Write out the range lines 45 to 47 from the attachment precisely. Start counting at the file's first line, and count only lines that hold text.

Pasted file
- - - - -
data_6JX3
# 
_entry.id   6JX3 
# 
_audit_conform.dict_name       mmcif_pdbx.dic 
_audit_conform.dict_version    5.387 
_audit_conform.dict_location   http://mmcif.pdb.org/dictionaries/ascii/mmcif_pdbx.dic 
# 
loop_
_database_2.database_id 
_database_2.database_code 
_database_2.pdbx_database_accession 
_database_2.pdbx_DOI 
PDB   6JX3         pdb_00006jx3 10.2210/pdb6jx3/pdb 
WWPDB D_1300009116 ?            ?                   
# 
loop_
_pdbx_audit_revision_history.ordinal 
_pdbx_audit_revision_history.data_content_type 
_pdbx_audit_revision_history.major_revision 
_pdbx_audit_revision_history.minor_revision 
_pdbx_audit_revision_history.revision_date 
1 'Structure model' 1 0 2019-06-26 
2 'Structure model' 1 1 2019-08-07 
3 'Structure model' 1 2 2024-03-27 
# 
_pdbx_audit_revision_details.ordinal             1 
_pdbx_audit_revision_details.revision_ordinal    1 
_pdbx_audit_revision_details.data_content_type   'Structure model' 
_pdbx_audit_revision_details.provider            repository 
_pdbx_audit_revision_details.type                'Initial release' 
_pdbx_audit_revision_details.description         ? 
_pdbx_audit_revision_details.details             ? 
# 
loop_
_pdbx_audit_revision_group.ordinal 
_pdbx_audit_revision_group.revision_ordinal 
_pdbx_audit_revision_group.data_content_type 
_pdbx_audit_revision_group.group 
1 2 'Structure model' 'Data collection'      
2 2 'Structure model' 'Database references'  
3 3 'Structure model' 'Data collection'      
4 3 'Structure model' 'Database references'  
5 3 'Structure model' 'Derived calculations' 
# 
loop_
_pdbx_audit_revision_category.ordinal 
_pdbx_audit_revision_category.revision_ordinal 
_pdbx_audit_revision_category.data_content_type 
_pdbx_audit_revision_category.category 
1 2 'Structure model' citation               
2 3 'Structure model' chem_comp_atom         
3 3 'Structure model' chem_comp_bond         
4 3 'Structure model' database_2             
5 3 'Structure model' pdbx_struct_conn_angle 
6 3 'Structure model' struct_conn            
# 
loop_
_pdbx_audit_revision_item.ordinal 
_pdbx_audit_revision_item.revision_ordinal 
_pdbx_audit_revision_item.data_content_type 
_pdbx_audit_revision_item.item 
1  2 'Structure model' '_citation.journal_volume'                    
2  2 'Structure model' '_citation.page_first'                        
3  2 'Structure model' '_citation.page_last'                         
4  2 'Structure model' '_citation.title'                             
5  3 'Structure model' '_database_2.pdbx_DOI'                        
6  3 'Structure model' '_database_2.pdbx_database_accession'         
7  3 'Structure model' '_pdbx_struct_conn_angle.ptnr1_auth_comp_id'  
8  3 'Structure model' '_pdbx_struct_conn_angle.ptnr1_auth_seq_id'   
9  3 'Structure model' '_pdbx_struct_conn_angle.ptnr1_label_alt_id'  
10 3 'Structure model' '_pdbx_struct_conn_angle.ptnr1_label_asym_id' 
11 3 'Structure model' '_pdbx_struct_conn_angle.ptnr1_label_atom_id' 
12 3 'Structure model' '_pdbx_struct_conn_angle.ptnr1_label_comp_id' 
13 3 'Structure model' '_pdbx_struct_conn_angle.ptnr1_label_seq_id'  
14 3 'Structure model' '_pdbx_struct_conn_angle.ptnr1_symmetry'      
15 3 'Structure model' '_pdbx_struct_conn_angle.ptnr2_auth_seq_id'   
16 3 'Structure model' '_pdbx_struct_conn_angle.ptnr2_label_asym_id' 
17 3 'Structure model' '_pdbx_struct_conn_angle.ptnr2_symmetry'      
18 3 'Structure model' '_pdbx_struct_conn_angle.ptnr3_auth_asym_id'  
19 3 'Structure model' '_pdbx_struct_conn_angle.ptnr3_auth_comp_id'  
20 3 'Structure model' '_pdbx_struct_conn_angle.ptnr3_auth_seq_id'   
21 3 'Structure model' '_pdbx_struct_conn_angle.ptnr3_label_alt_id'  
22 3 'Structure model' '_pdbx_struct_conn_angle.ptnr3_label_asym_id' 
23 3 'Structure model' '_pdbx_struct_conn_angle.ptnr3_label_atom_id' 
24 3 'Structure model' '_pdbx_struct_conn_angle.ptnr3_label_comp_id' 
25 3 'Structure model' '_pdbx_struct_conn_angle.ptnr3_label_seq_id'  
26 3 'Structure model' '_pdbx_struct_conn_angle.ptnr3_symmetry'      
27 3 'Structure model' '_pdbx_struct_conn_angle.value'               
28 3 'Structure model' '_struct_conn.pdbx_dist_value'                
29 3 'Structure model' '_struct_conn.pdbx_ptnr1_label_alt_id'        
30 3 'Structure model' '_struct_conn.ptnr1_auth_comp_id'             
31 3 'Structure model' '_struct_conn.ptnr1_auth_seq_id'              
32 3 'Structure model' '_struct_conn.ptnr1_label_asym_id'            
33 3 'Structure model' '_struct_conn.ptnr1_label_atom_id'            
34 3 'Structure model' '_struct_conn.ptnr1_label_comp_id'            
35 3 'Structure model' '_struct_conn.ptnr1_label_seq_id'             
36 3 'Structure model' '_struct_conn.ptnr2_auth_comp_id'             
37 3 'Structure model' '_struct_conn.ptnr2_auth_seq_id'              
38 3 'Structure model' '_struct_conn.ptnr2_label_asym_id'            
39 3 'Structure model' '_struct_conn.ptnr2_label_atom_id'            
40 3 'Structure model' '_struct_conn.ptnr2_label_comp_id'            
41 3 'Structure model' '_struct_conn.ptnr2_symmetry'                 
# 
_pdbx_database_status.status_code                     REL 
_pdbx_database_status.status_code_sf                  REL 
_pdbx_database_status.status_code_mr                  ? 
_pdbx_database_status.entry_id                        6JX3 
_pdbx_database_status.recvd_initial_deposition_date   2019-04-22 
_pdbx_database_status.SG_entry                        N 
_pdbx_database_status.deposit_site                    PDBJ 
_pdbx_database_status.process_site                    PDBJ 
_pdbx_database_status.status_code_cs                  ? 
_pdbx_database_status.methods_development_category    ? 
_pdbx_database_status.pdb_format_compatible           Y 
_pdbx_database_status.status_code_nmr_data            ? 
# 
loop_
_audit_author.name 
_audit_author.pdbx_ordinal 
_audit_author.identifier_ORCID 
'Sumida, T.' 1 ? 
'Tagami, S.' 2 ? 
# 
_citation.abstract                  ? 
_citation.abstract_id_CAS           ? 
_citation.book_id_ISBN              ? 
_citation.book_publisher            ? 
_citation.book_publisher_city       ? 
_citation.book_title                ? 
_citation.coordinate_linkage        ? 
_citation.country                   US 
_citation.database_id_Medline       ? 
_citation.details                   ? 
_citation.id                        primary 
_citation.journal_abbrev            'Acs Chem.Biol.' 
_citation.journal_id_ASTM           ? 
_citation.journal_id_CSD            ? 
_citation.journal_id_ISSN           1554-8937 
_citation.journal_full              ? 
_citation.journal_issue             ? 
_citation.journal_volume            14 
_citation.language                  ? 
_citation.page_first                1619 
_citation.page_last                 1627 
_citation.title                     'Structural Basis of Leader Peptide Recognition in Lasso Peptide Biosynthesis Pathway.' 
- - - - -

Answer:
# 
loop_
_pdbx_audit_revision_category.ordinal 